Susan Anspach was an actress who appeared in movies like Five Easy Pieces and Play It Again, Sam and TV shows like The Slap Maxwell Story and The Yellow Rose. She died last Monday at the age of 75.
Cecil Taylor was an acclaimed jazz pianist known for his innovative style. He died last Thursday at the age of 89.
Chuck McCann was a veteran comic and actor who had a really varied career, from roles in movies (The Heart Is a Lonely Hunter) and TV shows to classic, long-running TV commercials. He even originated the voice of Sonny, the “Cuckoo for Cocoa-Puffs” bird. He died Sunday at the age of 83.
Mitzi Shore was the owner of The Comedy Store in Los Angeles, where many comics, including Robin Williams, David Letterman, Jay Leno, Billy Crystal, and Roseanne Barr, got their start. She was the mother of Pauly Shore. She died Wednesday at the age of 87.
Quote of the Week
“We had to decide, do we go back into the lobby or into the elevator? Those are terrible options when what you’re looking for is a hospital.”
—Late Night host Seth Meyers, whose wife went into labor in the lobby of their apartment building last weekend
This Week in History
The Great Gatsby Published (April 10, 1925)
Apollo 13 Launched (April 11, 1970)
The seventh manned Apollo mission almost ended in tragedy when an accident occurred around hour 56. It was the basis for the 1995 Tom Hanks movie Apollo 13 and the source of a famous quote that a lot of people get wrong.
This Week in Saturday Evening Post History: Men Working (April 12, 1947)
My favorite detail of this Stevan Dohanos cover is that the guy hasn’t even finished painting the “Men Working” sign.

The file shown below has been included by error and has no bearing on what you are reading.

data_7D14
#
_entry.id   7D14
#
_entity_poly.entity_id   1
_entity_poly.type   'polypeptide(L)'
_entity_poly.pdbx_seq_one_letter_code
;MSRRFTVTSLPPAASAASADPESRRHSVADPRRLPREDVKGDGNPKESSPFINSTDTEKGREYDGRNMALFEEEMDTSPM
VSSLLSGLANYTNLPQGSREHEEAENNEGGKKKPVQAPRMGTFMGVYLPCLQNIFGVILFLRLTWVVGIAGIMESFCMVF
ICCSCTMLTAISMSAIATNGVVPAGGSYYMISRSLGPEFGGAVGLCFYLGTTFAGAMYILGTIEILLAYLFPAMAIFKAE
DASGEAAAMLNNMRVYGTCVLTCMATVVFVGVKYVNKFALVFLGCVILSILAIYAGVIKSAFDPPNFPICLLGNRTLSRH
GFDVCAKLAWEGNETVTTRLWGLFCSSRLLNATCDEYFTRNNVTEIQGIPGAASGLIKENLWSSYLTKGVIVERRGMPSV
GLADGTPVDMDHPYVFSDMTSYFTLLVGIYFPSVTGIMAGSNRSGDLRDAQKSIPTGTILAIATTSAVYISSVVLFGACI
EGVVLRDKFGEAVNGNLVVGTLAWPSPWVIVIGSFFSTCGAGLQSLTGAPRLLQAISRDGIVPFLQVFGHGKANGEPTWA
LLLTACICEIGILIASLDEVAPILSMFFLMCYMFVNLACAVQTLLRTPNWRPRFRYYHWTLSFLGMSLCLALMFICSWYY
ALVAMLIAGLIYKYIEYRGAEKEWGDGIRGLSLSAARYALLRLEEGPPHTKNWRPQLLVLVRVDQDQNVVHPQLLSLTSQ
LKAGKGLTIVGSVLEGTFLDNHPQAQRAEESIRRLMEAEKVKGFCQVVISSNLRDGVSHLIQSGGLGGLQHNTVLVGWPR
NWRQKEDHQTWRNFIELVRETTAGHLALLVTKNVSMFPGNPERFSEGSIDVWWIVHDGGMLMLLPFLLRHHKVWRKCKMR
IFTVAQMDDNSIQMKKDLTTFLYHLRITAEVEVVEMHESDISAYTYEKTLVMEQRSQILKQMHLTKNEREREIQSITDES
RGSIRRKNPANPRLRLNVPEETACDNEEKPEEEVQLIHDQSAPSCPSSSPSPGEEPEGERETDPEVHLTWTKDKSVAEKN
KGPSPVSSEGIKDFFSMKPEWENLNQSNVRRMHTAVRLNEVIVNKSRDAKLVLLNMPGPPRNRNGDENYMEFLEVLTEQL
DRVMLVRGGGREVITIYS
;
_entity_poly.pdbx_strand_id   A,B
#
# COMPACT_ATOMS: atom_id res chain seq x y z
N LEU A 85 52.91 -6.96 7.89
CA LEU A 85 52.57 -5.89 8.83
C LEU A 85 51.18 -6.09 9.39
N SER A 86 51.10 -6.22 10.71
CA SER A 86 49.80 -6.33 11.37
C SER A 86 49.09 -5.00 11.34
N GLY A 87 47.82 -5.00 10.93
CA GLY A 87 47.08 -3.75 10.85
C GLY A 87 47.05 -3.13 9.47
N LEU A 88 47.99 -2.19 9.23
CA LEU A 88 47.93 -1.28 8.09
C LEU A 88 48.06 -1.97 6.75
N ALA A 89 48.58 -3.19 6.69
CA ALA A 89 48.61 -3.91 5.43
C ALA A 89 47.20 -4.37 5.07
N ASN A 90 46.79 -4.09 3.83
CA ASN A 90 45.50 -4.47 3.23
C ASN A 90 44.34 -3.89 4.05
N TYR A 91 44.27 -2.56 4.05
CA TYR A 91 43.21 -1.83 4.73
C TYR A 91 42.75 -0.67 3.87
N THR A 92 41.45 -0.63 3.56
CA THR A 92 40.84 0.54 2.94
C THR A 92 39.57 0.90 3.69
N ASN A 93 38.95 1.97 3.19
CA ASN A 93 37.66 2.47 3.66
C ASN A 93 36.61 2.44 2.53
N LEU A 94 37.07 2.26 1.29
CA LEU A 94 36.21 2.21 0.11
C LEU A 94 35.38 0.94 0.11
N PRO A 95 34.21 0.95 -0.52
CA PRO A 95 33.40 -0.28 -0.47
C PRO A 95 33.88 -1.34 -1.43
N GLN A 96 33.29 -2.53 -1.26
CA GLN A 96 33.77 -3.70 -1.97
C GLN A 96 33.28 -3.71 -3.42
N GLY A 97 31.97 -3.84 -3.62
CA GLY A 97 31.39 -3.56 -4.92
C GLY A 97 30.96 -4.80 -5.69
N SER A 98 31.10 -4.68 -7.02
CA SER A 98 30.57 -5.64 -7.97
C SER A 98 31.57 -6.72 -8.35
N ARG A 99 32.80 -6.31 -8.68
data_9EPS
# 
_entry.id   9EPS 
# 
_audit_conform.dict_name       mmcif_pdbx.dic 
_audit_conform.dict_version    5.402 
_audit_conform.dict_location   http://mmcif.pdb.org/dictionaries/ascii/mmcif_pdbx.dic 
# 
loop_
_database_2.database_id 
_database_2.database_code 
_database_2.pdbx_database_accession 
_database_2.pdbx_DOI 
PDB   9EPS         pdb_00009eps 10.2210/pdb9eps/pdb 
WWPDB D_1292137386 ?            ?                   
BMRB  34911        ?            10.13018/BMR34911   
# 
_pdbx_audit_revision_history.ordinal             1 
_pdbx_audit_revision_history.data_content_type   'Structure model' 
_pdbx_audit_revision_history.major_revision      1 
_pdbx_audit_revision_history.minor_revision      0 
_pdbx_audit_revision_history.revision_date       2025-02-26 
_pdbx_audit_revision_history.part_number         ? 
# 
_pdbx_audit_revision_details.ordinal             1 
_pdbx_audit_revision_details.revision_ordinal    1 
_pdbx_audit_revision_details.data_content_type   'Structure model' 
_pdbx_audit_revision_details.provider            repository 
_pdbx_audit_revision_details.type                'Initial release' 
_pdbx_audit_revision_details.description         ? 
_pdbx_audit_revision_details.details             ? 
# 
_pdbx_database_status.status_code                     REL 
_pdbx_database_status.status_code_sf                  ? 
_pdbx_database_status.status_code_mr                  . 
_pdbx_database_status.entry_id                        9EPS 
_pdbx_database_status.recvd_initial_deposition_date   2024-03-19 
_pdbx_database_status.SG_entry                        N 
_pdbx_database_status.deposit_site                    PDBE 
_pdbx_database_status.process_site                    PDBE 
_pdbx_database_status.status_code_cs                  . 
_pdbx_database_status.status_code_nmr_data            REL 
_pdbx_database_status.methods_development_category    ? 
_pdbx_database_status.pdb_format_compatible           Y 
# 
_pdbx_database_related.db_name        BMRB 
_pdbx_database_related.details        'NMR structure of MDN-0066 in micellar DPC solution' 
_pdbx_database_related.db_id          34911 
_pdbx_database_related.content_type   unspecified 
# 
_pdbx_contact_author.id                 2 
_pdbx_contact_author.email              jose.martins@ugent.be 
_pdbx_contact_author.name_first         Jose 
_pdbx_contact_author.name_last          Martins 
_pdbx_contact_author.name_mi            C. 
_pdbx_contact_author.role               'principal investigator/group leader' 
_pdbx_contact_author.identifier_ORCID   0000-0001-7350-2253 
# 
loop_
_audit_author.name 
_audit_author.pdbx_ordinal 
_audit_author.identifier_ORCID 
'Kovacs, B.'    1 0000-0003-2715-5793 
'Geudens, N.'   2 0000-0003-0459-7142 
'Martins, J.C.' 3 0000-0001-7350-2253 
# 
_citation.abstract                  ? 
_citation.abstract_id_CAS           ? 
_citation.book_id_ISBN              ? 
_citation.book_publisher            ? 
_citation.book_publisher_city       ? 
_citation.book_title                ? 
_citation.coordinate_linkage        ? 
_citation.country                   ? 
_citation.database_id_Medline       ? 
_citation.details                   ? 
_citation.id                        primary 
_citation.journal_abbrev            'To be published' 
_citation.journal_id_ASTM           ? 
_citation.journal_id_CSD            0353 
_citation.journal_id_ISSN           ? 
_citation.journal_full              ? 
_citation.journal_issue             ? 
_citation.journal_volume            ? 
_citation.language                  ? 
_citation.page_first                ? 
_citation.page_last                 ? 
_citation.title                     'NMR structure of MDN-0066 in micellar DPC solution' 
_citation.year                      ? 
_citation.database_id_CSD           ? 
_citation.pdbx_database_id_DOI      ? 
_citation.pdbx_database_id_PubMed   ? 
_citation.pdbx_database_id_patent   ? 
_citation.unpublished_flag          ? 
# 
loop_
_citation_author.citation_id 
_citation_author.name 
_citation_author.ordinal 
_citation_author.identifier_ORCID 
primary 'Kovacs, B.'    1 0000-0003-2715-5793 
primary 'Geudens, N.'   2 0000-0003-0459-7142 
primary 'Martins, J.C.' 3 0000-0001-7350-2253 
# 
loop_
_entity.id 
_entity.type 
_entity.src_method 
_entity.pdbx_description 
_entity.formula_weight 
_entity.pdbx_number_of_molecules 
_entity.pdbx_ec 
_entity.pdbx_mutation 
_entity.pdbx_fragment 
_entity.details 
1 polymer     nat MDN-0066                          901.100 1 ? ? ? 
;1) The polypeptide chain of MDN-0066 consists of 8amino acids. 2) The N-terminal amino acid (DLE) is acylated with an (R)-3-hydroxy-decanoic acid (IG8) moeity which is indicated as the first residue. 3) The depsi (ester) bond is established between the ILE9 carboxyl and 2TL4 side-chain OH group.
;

To me, spring food = boring food. In the winter we have enticing, filling comfort foods like pasta and chili and steak and soups. Spring means … salad?
But if we’re going to eat during the warmer months of the year — and the latest medical evidence suggests we should — let’s make sure they’re the best salads we can eat. Here’s a recipe for a classic Cobb Salad, which seems to have everything in it but chocolate and potato chips. Here’s a Grilled Chicken Caesar Salad, and our own Curtis Stone has a recipe for an Apple Salad. And here’s a list of edible flowers (yes, flowers) you can throw into your favorite salad. Dandelions are okay, but stay away from those azaleas.
Supposedly, if you eat a lot of salads, they’ll help you live longer. Maybe to 102 or even 111.
Next Week’s Holidays and Events
Taxes Due (April 17)
Spring is also tax time! You get two extra days to file this year because the 15th is a Sunday and the 16th is Emancipation Day in Washington, D.C.
National High Five Day (April 19)
Maybe you can give yourself one when you finish doing your taxes.